Key Points Concerning Organizational Behavior
Organizational behavior studies cultures that are embedded in an organization by defining the processes and modes of doing things in the organization (Dunbar, & Starbuck, 2006). LPA Industries is one of the companies that have strong and defined organizational behavior. This paper provides an expression of thoughts on its organizational behavior and the benefits and limitations of such a culture.
As stated above, LPA Industries is an organization that has evidently strong organizational behavior. It has its culture instilled in the 70 staff members who work in the various departments. Teamwork is a major component of this lineup of employees. Their company organizes team-building activities to cultivate this culture (Linnenluecke, & Griffiths, 2010). Besides, it has a culture of hiring experienced employees. Hiring knowledgeable employees guarantee better performance for the organization, although such an outcome comes at a charge.
A negative side of this company’s organizational behavior is the poor attitude that some of the employees demonstrate. In fact, the general manager has reported many such incidents among the employees. The organization also has a below-average motivation among workers. This situation is a major inhibitor of performance. The study of organizational behavior involves the analysis of some factors in the organizational setting, including people, structure, technology, processes, jobs, and external environment (Dunbar, & Starbuck, 2006). An analytical study of these factors in LPA Industries reveals some of the deficits in the organization’s culture.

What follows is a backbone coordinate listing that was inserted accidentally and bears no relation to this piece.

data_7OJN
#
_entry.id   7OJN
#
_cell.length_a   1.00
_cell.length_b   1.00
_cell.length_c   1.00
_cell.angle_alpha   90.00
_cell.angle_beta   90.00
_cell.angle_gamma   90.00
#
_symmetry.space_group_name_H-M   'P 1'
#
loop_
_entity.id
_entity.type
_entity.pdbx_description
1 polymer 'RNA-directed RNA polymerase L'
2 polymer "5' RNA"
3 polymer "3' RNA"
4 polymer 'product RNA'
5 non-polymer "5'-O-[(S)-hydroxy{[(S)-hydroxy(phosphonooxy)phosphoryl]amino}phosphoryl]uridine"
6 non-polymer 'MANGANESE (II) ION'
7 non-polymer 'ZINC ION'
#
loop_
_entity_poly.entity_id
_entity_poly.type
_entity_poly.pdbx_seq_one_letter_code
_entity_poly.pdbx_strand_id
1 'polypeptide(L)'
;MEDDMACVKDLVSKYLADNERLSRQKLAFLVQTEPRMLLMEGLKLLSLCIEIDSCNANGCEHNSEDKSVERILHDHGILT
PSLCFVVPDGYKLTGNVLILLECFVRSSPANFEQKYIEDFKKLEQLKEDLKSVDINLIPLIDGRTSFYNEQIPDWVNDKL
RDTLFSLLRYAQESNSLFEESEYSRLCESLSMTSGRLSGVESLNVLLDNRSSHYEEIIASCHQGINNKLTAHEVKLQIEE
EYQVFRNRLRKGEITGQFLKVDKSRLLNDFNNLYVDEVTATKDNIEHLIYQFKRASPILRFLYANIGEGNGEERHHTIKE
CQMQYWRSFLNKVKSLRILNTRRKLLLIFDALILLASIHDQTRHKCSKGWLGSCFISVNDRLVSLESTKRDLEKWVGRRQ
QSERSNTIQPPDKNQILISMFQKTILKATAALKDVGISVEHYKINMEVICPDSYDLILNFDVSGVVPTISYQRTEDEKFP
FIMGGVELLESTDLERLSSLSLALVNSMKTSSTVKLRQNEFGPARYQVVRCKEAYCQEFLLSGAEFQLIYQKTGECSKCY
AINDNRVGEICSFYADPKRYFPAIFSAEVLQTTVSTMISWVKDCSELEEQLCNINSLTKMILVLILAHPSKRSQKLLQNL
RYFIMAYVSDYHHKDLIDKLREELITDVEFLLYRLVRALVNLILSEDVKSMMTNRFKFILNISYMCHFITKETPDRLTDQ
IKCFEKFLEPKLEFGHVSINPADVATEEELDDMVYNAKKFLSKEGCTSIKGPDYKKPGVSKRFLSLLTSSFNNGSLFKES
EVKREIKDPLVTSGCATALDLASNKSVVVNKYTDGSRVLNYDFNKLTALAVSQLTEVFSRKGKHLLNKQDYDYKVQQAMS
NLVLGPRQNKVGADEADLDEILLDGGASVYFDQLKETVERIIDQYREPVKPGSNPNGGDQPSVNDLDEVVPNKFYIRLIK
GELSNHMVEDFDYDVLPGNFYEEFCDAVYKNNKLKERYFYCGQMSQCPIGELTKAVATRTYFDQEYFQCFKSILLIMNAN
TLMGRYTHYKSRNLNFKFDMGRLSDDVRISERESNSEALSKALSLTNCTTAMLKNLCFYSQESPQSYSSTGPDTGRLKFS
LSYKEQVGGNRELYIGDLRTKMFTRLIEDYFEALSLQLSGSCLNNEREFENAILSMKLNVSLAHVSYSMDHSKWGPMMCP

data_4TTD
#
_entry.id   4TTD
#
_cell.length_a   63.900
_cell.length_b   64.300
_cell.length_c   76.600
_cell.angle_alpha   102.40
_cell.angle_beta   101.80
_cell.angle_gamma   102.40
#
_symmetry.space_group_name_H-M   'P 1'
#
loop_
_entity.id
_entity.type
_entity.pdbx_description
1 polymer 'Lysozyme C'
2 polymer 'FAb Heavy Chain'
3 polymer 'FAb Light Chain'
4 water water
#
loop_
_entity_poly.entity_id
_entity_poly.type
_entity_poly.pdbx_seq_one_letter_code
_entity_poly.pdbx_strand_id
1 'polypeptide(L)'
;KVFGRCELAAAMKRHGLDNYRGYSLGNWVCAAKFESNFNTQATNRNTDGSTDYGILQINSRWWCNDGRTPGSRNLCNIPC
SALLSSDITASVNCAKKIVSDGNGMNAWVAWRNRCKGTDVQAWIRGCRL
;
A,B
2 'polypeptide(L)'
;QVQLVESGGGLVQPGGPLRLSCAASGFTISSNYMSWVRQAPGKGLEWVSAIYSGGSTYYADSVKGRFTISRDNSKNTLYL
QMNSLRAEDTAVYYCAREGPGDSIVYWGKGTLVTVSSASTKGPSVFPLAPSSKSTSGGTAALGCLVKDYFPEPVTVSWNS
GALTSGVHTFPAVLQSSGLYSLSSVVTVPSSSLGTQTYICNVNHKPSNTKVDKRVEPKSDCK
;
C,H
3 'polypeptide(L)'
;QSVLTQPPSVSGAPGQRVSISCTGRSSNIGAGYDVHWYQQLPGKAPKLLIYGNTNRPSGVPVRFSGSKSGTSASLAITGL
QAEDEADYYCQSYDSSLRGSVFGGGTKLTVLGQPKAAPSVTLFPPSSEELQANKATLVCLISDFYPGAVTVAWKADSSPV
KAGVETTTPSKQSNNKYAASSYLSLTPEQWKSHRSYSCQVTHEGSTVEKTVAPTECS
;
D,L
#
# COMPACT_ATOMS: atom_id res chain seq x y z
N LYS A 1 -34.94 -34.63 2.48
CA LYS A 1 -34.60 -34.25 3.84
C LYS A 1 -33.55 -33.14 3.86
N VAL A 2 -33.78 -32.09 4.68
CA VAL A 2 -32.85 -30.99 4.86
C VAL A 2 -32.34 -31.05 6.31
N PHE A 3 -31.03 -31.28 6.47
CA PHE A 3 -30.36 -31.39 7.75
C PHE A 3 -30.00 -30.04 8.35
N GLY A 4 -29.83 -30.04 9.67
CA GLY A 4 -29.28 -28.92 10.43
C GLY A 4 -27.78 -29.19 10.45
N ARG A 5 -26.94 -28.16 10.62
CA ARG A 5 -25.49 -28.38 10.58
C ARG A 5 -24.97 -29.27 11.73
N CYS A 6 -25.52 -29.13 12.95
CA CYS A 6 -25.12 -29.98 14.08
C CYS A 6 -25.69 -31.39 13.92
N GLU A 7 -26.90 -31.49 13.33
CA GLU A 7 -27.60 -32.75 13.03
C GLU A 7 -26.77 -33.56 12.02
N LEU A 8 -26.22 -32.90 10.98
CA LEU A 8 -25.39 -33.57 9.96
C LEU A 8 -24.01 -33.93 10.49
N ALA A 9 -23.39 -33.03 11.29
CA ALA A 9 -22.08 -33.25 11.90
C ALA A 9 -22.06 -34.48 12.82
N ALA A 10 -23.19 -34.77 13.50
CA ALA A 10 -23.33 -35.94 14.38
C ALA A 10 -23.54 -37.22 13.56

Despite the availability of devoted general management, some individuals in the management department are not in touch with their employees in this organization. This situation has led to the perception of classes and increased arguments between employees in the organization. These factors alone have led to significantly high employee turnover and a reduction in employee motivation in the organization.
It is the role of management to ensure the existence of a favorable organizational culture (Linnenluecke, & Griffiths, 2010). Where the management is unwilling to ensure this cooperation, the organization is likely to be affected in different operational areas. The positive and negative aspects of organizational behavior in LPA Industries have led to different advantages and limitations to the culture, as discussed in the next section.
Benefits and Limitations
LPA Industries has a managerial behavior that has benefits and limitations to the organization. This company has significantly improved in performance, a factor that is partly attributed to improved organizational behavior (Linnenluecke, & Griffiths, 2010). LPA has increased the number of qualified employees who have skills and experience in the different areas of the organization. A reflection of the organizational behavior reveals that the organization has managed to improve the experience of its workforce through recruiting experienced employees. The organization is positioning itself in the ship repair industry that is also improving in terms of profits and dominance in the global markets.